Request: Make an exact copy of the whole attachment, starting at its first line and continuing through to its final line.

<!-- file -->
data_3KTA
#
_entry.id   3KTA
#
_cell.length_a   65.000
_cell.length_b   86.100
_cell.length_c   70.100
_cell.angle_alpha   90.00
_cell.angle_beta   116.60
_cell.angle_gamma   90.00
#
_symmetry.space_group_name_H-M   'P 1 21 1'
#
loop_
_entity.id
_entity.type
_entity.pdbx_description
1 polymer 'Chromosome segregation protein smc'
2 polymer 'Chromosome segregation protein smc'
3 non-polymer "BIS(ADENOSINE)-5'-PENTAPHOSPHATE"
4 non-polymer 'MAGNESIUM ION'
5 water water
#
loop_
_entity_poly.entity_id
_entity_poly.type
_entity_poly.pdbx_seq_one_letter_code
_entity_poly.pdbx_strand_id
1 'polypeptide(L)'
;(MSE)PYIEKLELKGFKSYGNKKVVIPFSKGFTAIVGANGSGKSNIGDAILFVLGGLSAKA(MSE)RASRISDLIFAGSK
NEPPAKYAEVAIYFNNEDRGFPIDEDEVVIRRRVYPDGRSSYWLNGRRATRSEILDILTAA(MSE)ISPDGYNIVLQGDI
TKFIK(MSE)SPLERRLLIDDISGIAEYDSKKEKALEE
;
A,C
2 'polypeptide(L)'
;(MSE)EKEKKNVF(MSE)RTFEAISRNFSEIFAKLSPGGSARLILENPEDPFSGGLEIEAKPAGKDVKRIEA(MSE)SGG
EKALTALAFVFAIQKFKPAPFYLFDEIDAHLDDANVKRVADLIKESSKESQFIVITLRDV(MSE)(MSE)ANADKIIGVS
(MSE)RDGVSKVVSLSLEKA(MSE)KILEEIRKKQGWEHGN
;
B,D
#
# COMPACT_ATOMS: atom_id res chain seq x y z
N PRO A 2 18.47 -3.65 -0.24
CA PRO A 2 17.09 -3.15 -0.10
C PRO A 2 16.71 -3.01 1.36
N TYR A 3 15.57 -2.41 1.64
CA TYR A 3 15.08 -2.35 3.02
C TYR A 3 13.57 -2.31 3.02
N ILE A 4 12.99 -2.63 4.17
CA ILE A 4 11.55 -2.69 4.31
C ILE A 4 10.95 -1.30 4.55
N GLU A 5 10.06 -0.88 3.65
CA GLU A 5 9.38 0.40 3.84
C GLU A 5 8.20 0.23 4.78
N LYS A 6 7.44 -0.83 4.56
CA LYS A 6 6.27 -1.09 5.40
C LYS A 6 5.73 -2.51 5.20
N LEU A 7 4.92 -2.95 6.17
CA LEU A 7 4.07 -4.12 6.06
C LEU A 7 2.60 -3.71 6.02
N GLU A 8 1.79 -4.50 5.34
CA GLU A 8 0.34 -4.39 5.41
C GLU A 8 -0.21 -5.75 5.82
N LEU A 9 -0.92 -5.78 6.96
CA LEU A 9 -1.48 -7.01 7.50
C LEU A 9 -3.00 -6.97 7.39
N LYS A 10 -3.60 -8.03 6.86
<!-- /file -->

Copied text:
data_3KTA
#
_entry.id   3KTA
#
_cell.length_a   65.000
_cell.length_b   86.100
_cell.length_c   70.100
_cell.angle_alpha   90.00
_cell.angle_beta   116.60
_cell.angle_gamma   90.00
#
_symmetry.space_group_name_H-M   'P 1 21 1'
#
loop_
_entity.id
_entity.type
_entity.pdbx_description
1 polymer 'Chromosome segregation protein smc'
2 polymer 'Chromosome segregation protein smc'
3 non-polymer "BIS(ADENOSINE)-5'-PENTAPHOSPHATE"
4 non-polymer 'MAGNESIUM ION'
5 water water
#
loop_
_entity_poly.entity_id
_entity_poly.type
_entity_poly.pdbx_seq_one_letter_code
_entity_poly.pdbx_strand_id
1 'polypeptide(L)'
;(MSE)PYIEKLELKGFKSYGNKKVVIPFSKGFTAIVGANGSGKSNIGDAILFVLGGLSAKA(MSE)RASRISDLIFAGSK
NEPPAKYAEVAIYFNNEDRGFPIDEDEVVIRRRVYPDGRSSYWLNGRRATRSEILDILTAA(MSE)ISPDGYNIVLQGDI
TKFIK(MSE)SPLERRLLIDDISGIAEYDSKKEKALEE
;
A,C
2 'polypeptide(L)'
;(MSE)EKEKKNVF(MSE)RTFEAISRNFSEIFAKLSPGGSARLILENPEDPFSGGLEIEAKPAGKDVKRIEA(MSE)SGG
EKALTALAFVFAIQKFKPAPFYLFDEIDAHLDDANVKRVADLIKESSKESQFIVITLRDV(MSE)(MSE)ANADKIIGVS
(MSE)RDGVSKVVSLSLEKA(MSE)KILEEIRKKQGWEHGN
;
B,D
#
# COMPACT_ATOMS: atom_id res chain seq x y z
N PRO A 2 18.47 -3.65 -0.24
CA PRO A 2 17.09 -3.15 -0.10
C PRO A 2 16.71 -3.01 1.36
N TYR A 3 15.57 -2.41 1.64
CA TYR A 3 15.08 -2.35 3.02
C TYR A 3 13.57 -2.31 3.02
N ILE A 4 12.99 -2.63 4.17
CA ILE A 4 11.55 -2.69 4.31
C ILE A 4 10.95 -1.30 4.55
N GLU A 5 10.06 -0.88 3.65
CA GLU A 5 9.38 0.40 3.84
C GLU A 5 8.20 0.23 4.78
N LYS A 6 7.44 -0.83 4.56
CA LYS A 6 6.27 -1.09 5.40
C LYS A 6 5.73 -2.51 5.20
N LEU A 7 4.92 -2.95 6.17
CA LEU A 7 4.07 -4.12 6.06
C LEU A 7 2.60 -3.71 6.02
N GLU A 8 1.79 -4.50 5.34
CA GLU A 8 0.34 -4.39 5.41
C GLU A 8 -0.21 -5.75 5.82
N LEU A 9 -0.92 -5.78 6.96
CA LEU A 9 -1.48 -7.01 7.50
C LEU A 9 -3.00 -6.97 7.39
N LYS A 10 -3.60 -8.03 6.86